Image Credit: Andrew Giesemann
When the dust settled from “Black Monday” this season, seven head coaches joined former Green Bay Packers’ head coach Mike McCarthy in finding themselves unemployed. With openings at a quarter of the league’s most coveted coaching positions, many teams will be vying for the same candidates. Despite a second consecutive losing season, the San Francisco 49ers are not among those in the search for a new head honcho and should consider themselves lucky. Many consider this to be one of the hardest seasons to fill the head coaching vacancy due to a lack of qualified applicants.
Of the eight franchises searching, only the Bengals and Miami Dolphins have not hired their new coaches. Each new hire presents different qualities to their new teams. The Arizona Cardinals, Green Bay Packers and Cleveland Browns have all elected to go with first-time, offensive-minded head coaches. A pair of former HC, Bruce Arians and Adam Gase, have taken up the familiar post with the Tampa Bay Buccaneers and New York Jets, respectively. The only team to hire a defensive coach has been the Denver Broncos with former 49ers and Bears defensive coordinator Vic Fangio finally getting his chance to lead a team from the front. Are all of these hires head coach-worthy? Conventional wisdom says “No.”
The market is so bare that former Cleveland Browns’ HC Hue Jackson is a serious contender for the opening in Cincinnati. Jackson’s résumé reads like a bad report card: an 11-44 lifetime record, a winless season in Cleveland and when he was fired from the Browns, they went on to win two more games in their final eight than Jackson had won in the previous 40. To be fair, Jackson is not the only failed former HC getting looks from teams looking to round out their staff. Recently-fired Vance Joseph, former Lions HC Jim Caldwell and Patriots OC Josh McDaniels have all completed interviews. Aside from Jackson, McDaniels is among the most head scratching of the candidates to field interest. Ever since he left the Indianapolis Colts hanging, it is hard to trust the man who is seemingly being groomed to inherit the Patriots whenever Bill Belichick ultimately steps down.
The 49ers have to feel confident that they are not scrambling. When Kyle Shanahan took the helm, he was working with one of the worst rosters in the league. Former general manager Trent Baalke had not drafted well for multiple seasons leading up to Shanahan taking over. While some coaches are handed the keys to a Ferrari, Shanahan was given an old, beat up Volkswagen that you had to jimmy the keys to get it to start. Despite all that, he has gotten the most out of this roster and developed late-round and undrafted rookies, a cohesive locker room and a culture of accountability.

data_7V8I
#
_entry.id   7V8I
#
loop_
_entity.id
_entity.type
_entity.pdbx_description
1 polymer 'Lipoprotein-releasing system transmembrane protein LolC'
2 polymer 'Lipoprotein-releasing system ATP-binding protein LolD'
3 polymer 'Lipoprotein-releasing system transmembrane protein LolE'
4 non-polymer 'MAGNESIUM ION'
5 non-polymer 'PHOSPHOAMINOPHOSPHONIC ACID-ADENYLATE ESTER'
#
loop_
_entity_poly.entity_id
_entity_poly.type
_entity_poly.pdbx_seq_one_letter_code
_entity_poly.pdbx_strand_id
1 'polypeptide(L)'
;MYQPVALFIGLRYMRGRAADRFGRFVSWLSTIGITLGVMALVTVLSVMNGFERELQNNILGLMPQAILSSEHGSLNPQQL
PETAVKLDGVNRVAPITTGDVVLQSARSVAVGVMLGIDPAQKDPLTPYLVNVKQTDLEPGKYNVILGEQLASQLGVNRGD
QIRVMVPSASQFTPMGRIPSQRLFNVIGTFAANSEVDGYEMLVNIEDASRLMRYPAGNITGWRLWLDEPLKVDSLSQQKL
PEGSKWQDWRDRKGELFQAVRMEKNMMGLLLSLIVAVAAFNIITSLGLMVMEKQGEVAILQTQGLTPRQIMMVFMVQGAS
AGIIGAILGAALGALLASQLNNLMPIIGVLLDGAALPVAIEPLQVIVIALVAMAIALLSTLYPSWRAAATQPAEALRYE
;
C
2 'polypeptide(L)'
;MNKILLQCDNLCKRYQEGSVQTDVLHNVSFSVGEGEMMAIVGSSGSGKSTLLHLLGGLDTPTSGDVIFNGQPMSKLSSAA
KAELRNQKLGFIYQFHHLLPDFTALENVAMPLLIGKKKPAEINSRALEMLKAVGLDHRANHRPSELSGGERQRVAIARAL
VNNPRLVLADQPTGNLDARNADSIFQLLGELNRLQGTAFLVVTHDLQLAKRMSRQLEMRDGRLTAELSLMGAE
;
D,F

During his first scouting combine, Shanahan did something that most coaches are unwilling to do: he swallowed his pride. He approached Bill Belichick to find out exactly what he did wrong as the Atlanta Falcons’ OC during their Super Bowl loss to the Patriots. That meeting probably sowed the seeds that allowed the 49ers to acquire QB Jimmy Garoppolo from the Patriots less than a year later. The meeting also showed that Kyle was willing to accept responsibility for shortcomings and was stepping out of his father’s shadow.
Over the last two seasons, Shanahan has shown a different personality from what the perception was about him. Originally seen as standoffish and cocky, he has been personable and open in press conferences and appearances on podcasts. At times jubilant, others exacerbated, Shanahan has not had any trouble showing emotion on the sidelines, especially when fighting for his players. Because of this, players on both sides of the ball respect and believe that Shanahan is the right man for the job.
Shanahan has also proven that he is every bit the offensive mastermind as was thought when he was hired. This season he willed undrafted free agent QB Nick Mullens into producing top ten numbers after he took over as the starter. His offensive scheme led to tight end George Kittle breaking the single season record for receiving yards for his position. The offensive playcalling had running backs Matt Breida, Raheem Mostert, Alfred Morris and Jeff Wilson Jr. running wild all over the field. That speaks volumes to Shanahan’s ability to extract the most out of the RB position as Morris was the only player out of that group who was drafted.
All said and done, the 49ers must be elated with the progress Kyle Shanahan has made with this team despite the win-loss record. They gave him a six-year contract to completely overhaul the entire franchise and are affording him the patience to do that the right way. This is a luxury that Shanahan’s two predecessors were not afforded as both Jim Tomsula and Chip Kelly were axed after just one unsuccessful season in Santa Clara. The 49ers as a franchise have turned a corner and it starts with Kyle Shanahan. Finally, the 49ers are having fun playing football again.
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